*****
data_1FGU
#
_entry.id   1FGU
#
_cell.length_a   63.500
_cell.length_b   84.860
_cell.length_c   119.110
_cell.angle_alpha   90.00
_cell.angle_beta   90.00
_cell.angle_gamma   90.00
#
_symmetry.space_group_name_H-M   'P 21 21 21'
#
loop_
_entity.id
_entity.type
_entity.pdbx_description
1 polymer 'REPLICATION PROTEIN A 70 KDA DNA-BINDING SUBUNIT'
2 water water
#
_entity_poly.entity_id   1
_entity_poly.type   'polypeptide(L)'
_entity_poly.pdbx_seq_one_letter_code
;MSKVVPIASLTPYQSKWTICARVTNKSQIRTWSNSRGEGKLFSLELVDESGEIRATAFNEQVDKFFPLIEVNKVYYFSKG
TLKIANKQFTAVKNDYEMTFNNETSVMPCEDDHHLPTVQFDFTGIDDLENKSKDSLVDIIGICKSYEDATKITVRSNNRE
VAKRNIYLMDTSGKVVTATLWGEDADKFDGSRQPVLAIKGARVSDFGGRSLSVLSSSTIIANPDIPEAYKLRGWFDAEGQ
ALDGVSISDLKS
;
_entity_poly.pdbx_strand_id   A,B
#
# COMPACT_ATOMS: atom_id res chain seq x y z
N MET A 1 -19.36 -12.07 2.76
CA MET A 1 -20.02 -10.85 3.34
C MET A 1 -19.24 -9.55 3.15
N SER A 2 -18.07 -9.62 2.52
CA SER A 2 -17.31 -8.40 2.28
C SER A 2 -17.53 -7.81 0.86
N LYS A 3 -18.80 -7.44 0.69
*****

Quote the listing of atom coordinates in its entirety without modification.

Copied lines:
data_1FGU
#
_entry.id   1FGU
#
_cell.length_a   63.500
_cell.length_b   84.860
_cell.length_c   119.110
_cell.angle_alpha   90.00
_cell.angle_beta   90.00
_cell.angle_gamma   90.00
#
_symmetry.space_group_name_H-M   'P 21 21 21'
#
loop_
_entity.id
_entity.type
_entity.pdbx_description
1 polymer 'REPLICATION PROTEIN A 70 KDA DNA-BINDING SUBUNIT'
2 water water
#
_entity_poly.entity_id   1
_entity_poly.type   'polypeptide(L)'
_entity_poly.pdbx_seq_one_letter_code
;MSKVVPIASLTPYQSKWTICARVTNKSQIRTWSNSRGEGKLFSLELVDESGEIRATAFNEQVDKFFPLIEVNKVYYFSKG
TLKIANKQFTAVKNDYEMTFNNETSVMPCEDDHHLPTVQFDFTGIDDLENKSKDSLVDIIGICKSYEDATKITVRSNNRE
VAKRNIYLMDTSGKVVTATLWGEDADKFDGSRQPVLAIKGARVSDFGGRSLSVLSSSTIIANPDIPEAYKLRGWFDAEGQ
ALDGVSISDLKS
;
_entity_poly.pdbx_strand_id   A,B
#
# COMPACT_ATOMS: atom_id res chain seq x y z
N MET A 1 -19.36 -12.07 2.76
CA MET A 1 -20.02 -10.85 3.34
C MET A 1 -19.24 -9.55 3.15
N SER A 2 -18.07 -9.62 2.52
CA SER A 2 -17.31 -8.40 2.28
C SER A 2 -17.53 -7.81 0.86
N LYS A 3 -18.80 -7.44 0.69